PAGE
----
O P I N I O N
On Tuesday, my school called a snow day. Most years, this is nothing remarkable. After all, we live in New England where snow is no anomaly.
But this school year has been unlike anything I’ve seen in my career, which has spanned two decades, and as we’ve all tried to navigate an uncharted terrain that includes its own educational nomenclature—terms like “hybrid learning” and “asynchronous models”—this quiet day at home gave me time to reflect on some of my other seminal and stranger experiences as an educator.
And this brought me back to Vegas.
It started at the beginning of summer in 1998. I had just finished a gig as a full-time substitute for a teacher on maternity leave, but I didn’t have a teaching job lined up for the fall.
So I decided it was good time to play Jack Kerouac and drive with my roommate Jay from Ashland, New Hampshire—where we were living on Lake Winona—to the Pacific Ocean and then turn around and drive home, seeing America along the way.
Before leaving, however, I set up an interview in Las Vegas with the Clark County School District—which was the fastest-growing district in the country at the time—so I packed a suit in the back of Jay’s pickup truck, and we left for the West Coast.
A month later, we made it back to New Hampshire, road-weary and broke, but alive, and I took work as a prep cook in Waterville Valley.
One afternoon, I found a message on the kitchen table, handwritten on the back of a phone bill, with a woman’s name and a number to call from Cheyenne High School in North Las Vegas.
So I called the woman, and she hired me on the spot over the telephone, informing me that orientation started a week. I had seven days to move from New Hampshire to Nevada, find a place to live and start my professional career.
I was 23 years old without a wife or children to consider and in a position to take a risk, so I took it.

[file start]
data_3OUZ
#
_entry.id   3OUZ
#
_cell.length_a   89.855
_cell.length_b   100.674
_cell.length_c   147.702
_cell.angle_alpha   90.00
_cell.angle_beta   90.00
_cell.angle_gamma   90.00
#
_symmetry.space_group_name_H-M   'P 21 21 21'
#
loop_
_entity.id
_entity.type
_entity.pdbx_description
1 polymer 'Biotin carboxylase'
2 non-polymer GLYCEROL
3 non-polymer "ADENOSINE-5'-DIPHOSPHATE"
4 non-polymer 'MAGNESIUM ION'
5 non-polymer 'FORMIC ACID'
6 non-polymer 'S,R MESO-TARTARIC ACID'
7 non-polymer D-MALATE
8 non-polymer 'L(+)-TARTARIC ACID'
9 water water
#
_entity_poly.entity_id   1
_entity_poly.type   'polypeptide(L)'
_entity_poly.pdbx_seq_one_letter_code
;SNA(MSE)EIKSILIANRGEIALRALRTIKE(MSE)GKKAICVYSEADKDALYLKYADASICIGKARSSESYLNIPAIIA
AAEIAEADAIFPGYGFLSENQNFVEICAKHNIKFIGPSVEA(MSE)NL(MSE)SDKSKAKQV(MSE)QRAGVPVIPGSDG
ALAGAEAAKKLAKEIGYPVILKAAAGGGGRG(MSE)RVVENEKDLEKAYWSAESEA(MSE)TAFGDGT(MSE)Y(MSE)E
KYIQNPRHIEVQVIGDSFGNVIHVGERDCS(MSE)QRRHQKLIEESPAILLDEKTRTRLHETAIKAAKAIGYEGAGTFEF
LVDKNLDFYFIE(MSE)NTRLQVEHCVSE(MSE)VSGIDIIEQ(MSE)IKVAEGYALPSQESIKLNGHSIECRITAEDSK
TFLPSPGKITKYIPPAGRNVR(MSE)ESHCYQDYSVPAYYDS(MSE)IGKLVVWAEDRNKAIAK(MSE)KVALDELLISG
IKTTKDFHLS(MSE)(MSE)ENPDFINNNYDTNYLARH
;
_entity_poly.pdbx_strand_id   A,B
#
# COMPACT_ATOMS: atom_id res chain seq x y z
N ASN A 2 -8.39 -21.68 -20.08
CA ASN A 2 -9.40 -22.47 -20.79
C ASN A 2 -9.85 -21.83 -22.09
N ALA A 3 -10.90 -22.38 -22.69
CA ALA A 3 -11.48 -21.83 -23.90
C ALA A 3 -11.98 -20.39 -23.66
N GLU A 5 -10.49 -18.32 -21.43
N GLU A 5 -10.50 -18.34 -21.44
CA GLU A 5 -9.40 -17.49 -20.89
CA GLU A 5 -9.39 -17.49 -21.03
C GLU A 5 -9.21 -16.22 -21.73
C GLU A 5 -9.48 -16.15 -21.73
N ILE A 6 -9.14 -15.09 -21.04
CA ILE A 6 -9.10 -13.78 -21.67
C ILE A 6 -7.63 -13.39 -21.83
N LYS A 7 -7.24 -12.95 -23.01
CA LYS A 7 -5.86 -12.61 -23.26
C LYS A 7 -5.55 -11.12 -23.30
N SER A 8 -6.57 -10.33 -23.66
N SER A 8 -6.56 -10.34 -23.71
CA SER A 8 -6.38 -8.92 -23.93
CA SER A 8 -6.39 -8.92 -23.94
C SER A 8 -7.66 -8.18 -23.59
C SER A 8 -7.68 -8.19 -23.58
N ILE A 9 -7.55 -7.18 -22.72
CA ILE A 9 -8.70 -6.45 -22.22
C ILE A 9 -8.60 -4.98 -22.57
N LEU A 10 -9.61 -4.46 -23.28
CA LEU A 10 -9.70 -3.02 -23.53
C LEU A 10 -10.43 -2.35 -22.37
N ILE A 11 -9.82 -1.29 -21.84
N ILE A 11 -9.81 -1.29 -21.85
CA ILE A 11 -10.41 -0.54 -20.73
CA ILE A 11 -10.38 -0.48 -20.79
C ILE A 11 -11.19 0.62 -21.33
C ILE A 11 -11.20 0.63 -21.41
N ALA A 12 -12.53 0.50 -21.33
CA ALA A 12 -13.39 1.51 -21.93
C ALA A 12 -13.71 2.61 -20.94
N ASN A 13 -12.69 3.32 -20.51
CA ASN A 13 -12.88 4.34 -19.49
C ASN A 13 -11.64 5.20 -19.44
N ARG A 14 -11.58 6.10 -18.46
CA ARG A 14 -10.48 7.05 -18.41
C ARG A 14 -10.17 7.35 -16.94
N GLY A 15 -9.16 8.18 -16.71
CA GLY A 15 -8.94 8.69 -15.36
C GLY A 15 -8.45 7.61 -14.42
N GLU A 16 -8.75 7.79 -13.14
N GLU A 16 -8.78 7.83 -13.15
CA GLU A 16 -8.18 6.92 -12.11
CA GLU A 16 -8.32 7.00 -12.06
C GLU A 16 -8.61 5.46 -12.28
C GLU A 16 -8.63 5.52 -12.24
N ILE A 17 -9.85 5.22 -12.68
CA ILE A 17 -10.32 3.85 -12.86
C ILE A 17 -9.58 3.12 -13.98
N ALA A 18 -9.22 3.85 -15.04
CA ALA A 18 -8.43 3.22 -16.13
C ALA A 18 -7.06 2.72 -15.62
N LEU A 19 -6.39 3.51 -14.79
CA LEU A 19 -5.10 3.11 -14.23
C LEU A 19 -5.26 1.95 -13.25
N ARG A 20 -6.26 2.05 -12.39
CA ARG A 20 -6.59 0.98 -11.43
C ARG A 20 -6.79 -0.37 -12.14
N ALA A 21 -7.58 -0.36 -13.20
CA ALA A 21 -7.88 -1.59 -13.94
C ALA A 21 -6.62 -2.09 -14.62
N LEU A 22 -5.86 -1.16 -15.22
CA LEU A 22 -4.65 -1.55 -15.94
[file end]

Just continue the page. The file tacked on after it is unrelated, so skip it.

When I arrived in Sin City—I can still remember the illumination on the desert horizon, like a synthetic sunrise, while driving into the Vegas lights from I-15 at night—I discovered that the high school where I would be teaching English had roughly the same number of students as Plymouth State, where I had completed my undergraduate degree six months earlier.
Aside from the prodigious student-population, I would also be teaching in a portable classroom located in the back of a massive stucco building, adjacent to the teachers’ smoking section outside, and my smallest class size was 35 students at the time.
In short, I soon realized that I had signed up for a trial by fire.
Throughout that school year, I had a resignation letter drafted and ready to be submitted on any given day. Many of my students’ families had moved from Los Angeles, and there were numerous gang ties to the school. Only two years before Tupac Shakur was assassinated down the street on the Las Vegas Strip, an event many of my students wrote about in their essays.
Throughout that school year, I had a student overdose in class, spilling like a liquid out of his desk chair and onto the classroom floor; another student walked up to the front of the room and threatened to take swing at me; and yet another young man, angry that I asked him to leave class after showing off his bag of weed, tossed a desk at me.
I remember taking attendance one day, calling a student’s name, and someone shouting from the back of the classroom, “He’s doing eight to ten years in prison.”
I crossed the student off my roster.
In one of my sophomore English classes, where I was only one of a handful of native-English speakers, a fight broke out—more desks were thrown—and the students involved were yelling at each other in Spanish. The only word I could make out was “maestro,” which I knew meant me.
Each classroom had a large red panic button by the door that summoned the police if pressed—a small solace.
But I gutted through the year, and by June, I had developed some real bonds with my students, so it was with some ambivalence that I accepted a teaching position that would return me to New Hampshire and the same high school where I teach today.
I will never, however, regret the decision to teach in Las Vegas. I grew a lot that year, personally and professionally, and learned things about myself and teaching that have proven invaluable in my career.
Of course, COVID-19 has also challenged me, especially the way I approach education. Again, I’ve had to gut it out. But moving forward, I hope that the challenges of this year also sow a similar growth.
These types of experiences have made me realize that even the “maestros” are always learning, too.
 It wasn’t that I knocked off her feet with my charm and pedagogical acumen. They needed warm bodies, preferably ones with teaching licenses that had reciprocity in Nevada.